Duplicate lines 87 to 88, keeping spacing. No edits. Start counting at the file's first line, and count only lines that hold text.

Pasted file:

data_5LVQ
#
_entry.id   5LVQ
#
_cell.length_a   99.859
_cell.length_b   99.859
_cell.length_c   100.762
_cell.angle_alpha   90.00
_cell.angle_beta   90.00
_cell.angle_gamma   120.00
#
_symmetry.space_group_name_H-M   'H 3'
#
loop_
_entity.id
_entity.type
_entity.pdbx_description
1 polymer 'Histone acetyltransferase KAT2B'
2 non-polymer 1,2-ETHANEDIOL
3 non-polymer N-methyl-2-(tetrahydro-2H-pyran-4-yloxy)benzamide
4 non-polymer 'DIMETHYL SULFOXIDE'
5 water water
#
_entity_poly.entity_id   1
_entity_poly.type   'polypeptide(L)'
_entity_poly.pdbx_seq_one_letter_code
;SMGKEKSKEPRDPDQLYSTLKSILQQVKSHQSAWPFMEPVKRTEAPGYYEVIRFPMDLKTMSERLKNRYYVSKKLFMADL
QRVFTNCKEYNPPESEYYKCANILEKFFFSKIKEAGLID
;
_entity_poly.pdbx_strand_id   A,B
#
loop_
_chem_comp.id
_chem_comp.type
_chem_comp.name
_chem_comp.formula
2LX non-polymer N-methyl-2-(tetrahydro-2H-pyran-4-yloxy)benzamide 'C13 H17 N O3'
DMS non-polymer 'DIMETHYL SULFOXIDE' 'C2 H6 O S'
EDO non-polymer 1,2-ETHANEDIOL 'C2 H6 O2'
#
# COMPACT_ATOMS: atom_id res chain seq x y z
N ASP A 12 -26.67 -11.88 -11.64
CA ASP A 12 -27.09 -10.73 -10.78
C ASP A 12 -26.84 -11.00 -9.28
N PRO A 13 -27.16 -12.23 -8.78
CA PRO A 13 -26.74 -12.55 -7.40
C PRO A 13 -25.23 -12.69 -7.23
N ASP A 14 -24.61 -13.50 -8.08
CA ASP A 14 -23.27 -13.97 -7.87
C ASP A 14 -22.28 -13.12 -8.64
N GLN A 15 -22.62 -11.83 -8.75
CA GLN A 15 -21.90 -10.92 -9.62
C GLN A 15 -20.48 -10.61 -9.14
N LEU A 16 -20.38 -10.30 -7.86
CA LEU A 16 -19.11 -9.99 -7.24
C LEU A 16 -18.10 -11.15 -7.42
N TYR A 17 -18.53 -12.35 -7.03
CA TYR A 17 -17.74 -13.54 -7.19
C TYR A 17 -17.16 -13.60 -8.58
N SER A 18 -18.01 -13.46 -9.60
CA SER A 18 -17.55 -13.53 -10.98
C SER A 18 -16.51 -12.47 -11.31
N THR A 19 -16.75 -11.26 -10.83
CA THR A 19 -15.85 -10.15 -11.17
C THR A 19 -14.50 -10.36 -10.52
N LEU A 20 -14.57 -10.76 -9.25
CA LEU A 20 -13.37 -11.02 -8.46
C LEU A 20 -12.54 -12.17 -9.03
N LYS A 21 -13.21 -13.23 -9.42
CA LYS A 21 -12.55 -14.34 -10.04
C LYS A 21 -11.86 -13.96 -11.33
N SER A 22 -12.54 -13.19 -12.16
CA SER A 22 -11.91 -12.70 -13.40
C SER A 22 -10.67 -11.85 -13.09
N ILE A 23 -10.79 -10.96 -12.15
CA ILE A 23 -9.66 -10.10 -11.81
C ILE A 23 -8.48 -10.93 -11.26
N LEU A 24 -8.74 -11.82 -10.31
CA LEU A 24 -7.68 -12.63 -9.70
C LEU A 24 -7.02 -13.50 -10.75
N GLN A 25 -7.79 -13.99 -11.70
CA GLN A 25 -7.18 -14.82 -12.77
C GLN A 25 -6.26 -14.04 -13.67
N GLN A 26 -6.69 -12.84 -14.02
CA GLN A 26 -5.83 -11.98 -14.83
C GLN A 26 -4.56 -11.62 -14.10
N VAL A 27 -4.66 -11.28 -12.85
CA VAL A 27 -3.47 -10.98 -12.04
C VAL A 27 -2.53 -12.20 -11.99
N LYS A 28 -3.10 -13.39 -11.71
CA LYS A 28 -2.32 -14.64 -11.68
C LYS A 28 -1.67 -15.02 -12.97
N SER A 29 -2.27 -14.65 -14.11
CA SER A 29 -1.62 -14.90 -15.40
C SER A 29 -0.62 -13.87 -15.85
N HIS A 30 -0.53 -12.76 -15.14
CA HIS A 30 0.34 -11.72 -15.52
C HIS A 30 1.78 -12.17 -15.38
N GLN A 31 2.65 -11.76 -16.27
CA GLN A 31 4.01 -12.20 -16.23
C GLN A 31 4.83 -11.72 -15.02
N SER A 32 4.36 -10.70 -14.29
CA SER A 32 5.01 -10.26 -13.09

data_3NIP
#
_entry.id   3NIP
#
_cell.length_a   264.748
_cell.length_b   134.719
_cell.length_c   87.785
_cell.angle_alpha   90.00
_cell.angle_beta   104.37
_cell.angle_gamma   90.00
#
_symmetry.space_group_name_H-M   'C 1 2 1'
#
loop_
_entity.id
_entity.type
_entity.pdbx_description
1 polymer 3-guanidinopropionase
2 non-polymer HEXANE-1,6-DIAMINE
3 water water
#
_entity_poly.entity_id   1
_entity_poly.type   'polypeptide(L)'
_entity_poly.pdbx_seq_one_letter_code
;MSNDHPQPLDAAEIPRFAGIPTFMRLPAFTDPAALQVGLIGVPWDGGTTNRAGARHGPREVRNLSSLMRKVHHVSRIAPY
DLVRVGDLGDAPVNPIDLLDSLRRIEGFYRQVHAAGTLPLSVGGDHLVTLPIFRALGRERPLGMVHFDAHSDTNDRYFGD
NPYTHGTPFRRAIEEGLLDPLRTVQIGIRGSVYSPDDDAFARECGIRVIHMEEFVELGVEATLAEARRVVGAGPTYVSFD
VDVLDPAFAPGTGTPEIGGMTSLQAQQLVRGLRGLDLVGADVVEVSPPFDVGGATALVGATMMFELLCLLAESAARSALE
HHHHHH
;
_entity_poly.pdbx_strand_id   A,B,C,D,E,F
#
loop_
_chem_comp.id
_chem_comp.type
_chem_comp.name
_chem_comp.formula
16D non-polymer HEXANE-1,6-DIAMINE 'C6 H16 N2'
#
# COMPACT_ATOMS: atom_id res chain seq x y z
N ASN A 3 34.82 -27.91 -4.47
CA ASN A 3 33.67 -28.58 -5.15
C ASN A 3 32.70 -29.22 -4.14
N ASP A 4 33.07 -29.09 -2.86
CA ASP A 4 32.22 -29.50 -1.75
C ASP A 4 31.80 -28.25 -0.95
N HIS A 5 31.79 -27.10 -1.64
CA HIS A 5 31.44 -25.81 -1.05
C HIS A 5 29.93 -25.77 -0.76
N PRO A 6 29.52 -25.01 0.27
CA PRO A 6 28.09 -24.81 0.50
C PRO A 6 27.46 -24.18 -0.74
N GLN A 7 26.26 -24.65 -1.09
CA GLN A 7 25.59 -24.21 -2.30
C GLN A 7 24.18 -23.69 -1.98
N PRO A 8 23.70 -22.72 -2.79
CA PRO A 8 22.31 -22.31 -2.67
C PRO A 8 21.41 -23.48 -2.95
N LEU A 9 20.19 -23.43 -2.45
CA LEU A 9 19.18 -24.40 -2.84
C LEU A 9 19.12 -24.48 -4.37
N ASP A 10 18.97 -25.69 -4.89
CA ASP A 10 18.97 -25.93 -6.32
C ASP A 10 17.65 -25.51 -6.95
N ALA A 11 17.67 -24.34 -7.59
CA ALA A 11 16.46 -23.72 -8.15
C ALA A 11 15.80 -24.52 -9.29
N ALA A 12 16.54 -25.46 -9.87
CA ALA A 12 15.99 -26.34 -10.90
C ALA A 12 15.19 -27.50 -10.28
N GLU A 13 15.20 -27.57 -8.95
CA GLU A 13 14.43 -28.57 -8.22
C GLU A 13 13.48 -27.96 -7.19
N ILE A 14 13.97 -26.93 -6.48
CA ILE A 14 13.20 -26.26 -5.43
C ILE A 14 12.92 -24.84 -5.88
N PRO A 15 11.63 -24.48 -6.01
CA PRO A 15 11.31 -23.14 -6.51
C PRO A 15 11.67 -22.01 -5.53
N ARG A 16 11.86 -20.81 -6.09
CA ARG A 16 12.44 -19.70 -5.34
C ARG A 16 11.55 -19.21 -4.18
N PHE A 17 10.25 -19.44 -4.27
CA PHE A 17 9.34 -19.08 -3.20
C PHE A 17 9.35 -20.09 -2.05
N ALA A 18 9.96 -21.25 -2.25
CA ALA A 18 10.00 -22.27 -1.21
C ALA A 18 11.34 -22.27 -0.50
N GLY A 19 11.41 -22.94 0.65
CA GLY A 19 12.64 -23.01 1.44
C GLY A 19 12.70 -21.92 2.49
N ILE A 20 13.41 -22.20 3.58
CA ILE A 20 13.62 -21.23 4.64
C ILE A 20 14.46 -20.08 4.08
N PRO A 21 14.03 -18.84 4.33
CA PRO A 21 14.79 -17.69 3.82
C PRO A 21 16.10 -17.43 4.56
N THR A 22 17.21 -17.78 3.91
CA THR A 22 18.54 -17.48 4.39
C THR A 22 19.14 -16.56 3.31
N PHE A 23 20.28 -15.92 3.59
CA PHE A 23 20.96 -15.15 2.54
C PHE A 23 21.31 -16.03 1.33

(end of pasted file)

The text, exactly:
N VAL A 27 -4.66 -11.28 -12.85
CA VAL A 27 -3.47 -10.98 -12.04